On turning 40.

For all the years I’ve wanted to be a writer (which is as many years as I can remember), I’ve cut myself a bit of slack by saying, “Well, it’ll happen someday. Someday I’ll be a real author.” But when you have a big birthday like I had this week, it forces you to assess and reassess all that you know to be true about yourself and your life. This birthday–more than any other–has been one of personal growth. For the first time ever, when I said, “I really don’t want anything for my birthday–I already have it all!” I really meant it. I do have everything I want or need, and if I don’t, the responsibility to obtain those things is mine and mine alone.

Holly and I are just a couple of weeks away from publishing the first book in our series, and we’ve got a summer of writing ahead of us. We’ve been super-creative lately, thinking of story lines, picture ideas (she took the one above in our neighborhood park yesterday after I brought home all of the balloons that my wonderful coworkers and students gave me for my big day). It’s an exciting time, as she’s also wrapping up her years in elementary school, growing about two inches a day (or so it seems) and turning into a young lady who makes me so very proud. This journey we’re on together towards publishing has been the very best writing adventure I’ve taken so far, and I know I will always hold it in my heart as one of the most successful things I’ve done as a mother, even if we aren’t ultimately the world-famous authors that we imagine ourselves becoming!

But for as scared as I was of turning 40, I have to say it’s been fabulous so far. If I could share a few words with my younger self–the one who always wanted to be a writer, but beat herself up for not making it happen–I’d tell her so many things, first and foremost that she should keep cutting herself some slack, and that someday will come…and all too soon.

And I’d tell her this: You’ll do okay–I promise. You’ll marry your high-school sweetheart, move across country to Florida with your childhood dog, your 1983 Toyota Tercel with no AC, and your new husband. You won’t have jobs, and you’ll discover that the modeling you moved to Miami to pursue isn’t what you thought it would be.  That the agencies and clients don’t love you as much now that you’re old enough to call your own shots, and you don’t want to do all of the things they tell you to do.

You’ll stay in Florida for ten years, get your Bachelor’s degree, live through an incredibly challenging stint as a child welfare caseworker, try your hand at grantwriting, and meet some people along the way who you’ll carry with you always. You will give birth to the most wonderful creature you’ve ever known (no bias there, of course…), and while holding your infant in your arms, you’ll be diagnosed with multiple sclerosis. Because the combination of these two things bring uncertainty and fear, you and your husband will decide that moving back across country to be with family is your best option, so you’ll make that leap–with a baby and two cats in tow (and everyone on that cross-country flight will despise you, but so be it.)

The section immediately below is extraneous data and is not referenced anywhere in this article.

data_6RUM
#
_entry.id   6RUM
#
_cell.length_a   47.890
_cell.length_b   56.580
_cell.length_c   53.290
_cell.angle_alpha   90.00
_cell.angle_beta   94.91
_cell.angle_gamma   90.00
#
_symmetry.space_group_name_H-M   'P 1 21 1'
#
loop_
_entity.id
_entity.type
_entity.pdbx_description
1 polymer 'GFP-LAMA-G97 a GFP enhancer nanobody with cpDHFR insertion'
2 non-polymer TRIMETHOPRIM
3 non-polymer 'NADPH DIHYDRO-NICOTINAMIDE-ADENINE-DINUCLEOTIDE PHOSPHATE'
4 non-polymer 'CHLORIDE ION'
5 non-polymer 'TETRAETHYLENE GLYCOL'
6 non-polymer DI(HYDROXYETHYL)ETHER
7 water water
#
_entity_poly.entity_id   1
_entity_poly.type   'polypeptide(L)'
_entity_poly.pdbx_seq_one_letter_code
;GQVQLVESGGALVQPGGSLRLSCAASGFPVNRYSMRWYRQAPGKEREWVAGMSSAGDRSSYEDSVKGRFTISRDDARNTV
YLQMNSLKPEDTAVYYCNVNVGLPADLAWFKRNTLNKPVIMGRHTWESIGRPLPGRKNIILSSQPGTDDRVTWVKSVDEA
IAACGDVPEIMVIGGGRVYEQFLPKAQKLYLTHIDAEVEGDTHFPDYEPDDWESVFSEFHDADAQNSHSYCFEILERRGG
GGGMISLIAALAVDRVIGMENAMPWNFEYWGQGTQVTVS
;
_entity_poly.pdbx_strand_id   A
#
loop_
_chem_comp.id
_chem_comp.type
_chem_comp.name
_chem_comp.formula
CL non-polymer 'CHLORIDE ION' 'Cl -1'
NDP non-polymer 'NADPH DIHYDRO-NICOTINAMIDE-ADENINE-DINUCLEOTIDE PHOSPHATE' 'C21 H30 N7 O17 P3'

Back in the northwest, you’ll be a stay-at-home mom, manage a non-profit for a few years, and will ultimately get your Masters in Education so that you can take on the biggest challenge and most enriching job of your life. Being a high-school teacher will bring you immeasurable joy, and some of the most amazing people you will ever know will come into your life simply because a counselor assigned them to your class. They’ll walk through the door of your room, unsure about who you are, but prepared to teach you about heartache, patience, humor, and loving other humans even if you can’t “fix” them. Stay strong–you will be rewarded.

So all of these things will conspire to make you who you are at 40, and they are all things that should thrill you and make you proud. You are here, you are (mostly) healthy, you have love, and–most importantly–you have learned to give of yourself without expecting anything in return. The rest is gravy. Now go and write that damn book, girl! Someday is now!

Advertisements

2 thoughts on “On turning 40.

  1. This made me tear up. You have already accomplished so much. And even if the joy you get from writing is only for yourself (and close friends, of course)!! then ever minute will have been worth it. There is so much in life to experience and enjoy, because every second is a gift to treasure. And nothing like turning 40 to tell you that yes…someday is now. Love you!

    Liked by 1 person

Leave a Reply

Please log in using one of these methods to post your comment:

WordPress.com Logo

You are commenting using your WordPress.com account. Log Out / Change )

Twitter picture

You are commenting using your Twitter account. Log Out / Change )

Facebook photo

You are commenting using your Facebook account. Log Out / Change )

Google+ photo

You are commenting using your Google+ account. Log Out / Change )

Connecting to %s